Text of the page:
April 13, 2021 Investment

The Lancet Infectious Diseases: Shorter treatment for Chagas disease just as effective as longer one, according to study in Bolivia

A two-week treatment with the antiparasitic drug benznidazole for adults with chronic Chagas disease has similar efficacy and significantly fewer adverse effects than the current standard eight-week treatment, according to a study published by The Lancet Infectious Diseases. These results are extracted from a Phase II clinical trial that was carried out in three centers in Bolivia between 2016 and 2018. The GHIT-invested study was led by the Drugs for Neglected Diseases initiative (DNDi) in partnership with the Bolivian non-profit CEADES (Science and Applied Studies Foundation for Health and Environment Development), the Barcelona Institute for Global Health (ISGlobal), a centre supported by the ”La Caixa” Foundation, the Japanese pharmaceutical company Eisai Co., Ltd., and the Argentinian pharmaceutical company Elea.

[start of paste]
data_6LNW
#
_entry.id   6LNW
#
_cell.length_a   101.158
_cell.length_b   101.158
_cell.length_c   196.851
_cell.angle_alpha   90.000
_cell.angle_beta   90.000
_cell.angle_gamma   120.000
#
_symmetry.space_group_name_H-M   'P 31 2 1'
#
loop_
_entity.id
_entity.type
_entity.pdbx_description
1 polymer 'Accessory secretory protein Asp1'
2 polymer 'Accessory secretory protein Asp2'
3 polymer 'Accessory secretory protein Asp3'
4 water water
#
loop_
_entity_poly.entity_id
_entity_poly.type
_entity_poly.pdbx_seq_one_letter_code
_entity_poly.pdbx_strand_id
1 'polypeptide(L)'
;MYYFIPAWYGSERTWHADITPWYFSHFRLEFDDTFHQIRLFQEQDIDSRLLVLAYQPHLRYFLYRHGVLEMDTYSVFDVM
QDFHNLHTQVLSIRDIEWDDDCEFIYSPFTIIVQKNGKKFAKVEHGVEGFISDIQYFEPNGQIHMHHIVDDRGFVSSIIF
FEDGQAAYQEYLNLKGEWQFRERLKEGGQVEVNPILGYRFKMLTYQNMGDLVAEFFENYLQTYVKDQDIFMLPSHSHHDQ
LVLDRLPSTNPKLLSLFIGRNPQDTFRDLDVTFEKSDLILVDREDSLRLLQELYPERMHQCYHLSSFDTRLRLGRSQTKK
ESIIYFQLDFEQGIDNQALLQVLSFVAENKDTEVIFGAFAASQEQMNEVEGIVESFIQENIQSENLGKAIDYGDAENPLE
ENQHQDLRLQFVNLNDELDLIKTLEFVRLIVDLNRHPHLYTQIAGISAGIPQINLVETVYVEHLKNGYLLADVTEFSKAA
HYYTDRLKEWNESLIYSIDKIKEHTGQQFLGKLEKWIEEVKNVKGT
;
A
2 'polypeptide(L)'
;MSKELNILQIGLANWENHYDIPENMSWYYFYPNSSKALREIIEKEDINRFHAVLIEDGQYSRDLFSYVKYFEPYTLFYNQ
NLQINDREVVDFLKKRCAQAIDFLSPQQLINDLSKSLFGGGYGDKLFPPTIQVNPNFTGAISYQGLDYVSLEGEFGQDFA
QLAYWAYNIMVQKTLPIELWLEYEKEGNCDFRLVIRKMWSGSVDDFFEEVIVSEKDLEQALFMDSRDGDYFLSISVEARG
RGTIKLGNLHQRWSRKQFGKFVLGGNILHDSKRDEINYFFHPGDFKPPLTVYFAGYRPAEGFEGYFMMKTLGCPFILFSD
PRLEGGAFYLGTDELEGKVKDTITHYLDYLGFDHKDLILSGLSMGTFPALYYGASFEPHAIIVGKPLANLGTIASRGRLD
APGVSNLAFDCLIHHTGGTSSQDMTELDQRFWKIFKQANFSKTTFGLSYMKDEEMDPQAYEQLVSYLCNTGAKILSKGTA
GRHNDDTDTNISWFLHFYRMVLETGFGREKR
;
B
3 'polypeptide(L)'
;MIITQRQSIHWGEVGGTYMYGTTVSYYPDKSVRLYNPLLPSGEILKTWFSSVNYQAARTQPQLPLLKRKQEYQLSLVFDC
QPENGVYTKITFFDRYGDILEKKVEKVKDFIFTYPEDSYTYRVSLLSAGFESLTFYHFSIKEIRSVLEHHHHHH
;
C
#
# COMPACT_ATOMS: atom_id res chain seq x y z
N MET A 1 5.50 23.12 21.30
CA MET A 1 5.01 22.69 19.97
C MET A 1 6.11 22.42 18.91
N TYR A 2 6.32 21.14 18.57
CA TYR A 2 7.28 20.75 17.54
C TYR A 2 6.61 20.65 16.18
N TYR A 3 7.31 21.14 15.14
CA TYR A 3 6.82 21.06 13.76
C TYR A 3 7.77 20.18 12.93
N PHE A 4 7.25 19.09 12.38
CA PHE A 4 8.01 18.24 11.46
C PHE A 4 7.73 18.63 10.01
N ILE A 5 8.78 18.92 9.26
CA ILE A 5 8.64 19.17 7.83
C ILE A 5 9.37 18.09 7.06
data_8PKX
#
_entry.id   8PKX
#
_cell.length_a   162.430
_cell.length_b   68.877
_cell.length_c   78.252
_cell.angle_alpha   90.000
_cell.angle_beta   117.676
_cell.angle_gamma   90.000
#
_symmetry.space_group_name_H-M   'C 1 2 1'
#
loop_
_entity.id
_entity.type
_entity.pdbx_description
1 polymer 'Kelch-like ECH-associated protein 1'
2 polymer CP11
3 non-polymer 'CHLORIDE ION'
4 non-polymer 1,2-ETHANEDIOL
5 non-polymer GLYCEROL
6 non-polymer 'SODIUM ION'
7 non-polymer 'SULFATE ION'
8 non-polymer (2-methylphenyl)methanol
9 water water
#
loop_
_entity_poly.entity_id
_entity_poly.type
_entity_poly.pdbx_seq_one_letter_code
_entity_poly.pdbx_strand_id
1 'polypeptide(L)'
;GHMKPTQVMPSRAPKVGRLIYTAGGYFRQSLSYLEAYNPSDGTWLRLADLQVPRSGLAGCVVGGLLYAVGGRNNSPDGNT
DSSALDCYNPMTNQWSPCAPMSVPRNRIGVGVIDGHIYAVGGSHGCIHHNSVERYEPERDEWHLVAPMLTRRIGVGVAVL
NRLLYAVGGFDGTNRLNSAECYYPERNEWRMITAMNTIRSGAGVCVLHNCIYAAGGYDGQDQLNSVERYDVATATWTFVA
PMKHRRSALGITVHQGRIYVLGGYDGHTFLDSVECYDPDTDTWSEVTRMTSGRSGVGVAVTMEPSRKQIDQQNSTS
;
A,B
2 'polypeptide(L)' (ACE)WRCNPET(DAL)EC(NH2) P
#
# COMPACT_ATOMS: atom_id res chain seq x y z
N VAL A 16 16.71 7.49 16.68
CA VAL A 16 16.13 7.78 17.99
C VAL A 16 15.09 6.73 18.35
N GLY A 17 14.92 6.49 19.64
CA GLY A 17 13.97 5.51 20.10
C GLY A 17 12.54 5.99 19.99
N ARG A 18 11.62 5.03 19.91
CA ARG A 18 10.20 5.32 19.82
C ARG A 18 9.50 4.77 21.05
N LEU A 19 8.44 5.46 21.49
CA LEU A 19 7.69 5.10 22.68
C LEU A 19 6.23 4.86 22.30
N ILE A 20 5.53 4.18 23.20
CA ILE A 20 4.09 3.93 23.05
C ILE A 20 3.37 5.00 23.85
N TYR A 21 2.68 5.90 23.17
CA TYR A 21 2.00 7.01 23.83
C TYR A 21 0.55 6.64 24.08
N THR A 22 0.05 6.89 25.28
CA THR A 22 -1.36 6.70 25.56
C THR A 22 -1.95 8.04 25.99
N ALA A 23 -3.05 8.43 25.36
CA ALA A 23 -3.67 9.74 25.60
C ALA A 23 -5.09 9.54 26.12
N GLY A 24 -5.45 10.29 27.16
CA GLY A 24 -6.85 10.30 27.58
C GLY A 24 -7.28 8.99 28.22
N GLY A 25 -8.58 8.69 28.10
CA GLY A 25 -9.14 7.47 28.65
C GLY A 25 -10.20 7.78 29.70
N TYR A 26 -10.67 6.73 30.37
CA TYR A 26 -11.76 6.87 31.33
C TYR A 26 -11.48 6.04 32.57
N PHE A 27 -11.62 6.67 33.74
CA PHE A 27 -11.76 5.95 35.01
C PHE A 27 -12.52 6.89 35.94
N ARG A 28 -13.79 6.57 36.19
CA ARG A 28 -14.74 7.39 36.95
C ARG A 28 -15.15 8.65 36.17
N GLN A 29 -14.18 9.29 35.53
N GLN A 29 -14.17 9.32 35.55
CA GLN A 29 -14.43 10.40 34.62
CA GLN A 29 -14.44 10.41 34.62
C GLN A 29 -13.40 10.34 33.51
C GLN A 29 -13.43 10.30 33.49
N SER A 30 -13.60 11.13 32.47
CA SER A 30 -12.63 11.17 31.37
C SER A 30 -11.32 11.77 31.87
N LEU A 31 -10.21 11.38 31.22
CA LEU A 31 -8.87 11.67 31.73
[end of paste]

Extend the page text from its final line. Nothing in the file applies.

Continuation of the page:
“A shorter treatment that is just as effective and much safer than the current one could be a game-changer for people with Chagas disease, who live for years with this debilitating disease,” said Dr Faustino Torrico, co-principal investigator of the trial and President of the CEADES Foundation.


Chagas disease affects an estimated six million people globally and can cause irreversible, life-threatening damage to the heart and other vital organs if not treated. Current treatment with benznidazole, one of the two drugs used to treat the disease, is effective but has limitations: the treatment course lasts 60 days and around 20% of patients stop it due to serious side effects, which include gastric intolerance, skin rashes, and neuromuscular problems.


“This was the first placebo-controlled study to compare different durations and doses of treatment with benznidazole, alone or in combination with fosravuconazole (E1224),” said Joaquim Gascon, co-principal investigator and Director of the Chagas Initiative at ISGlobal.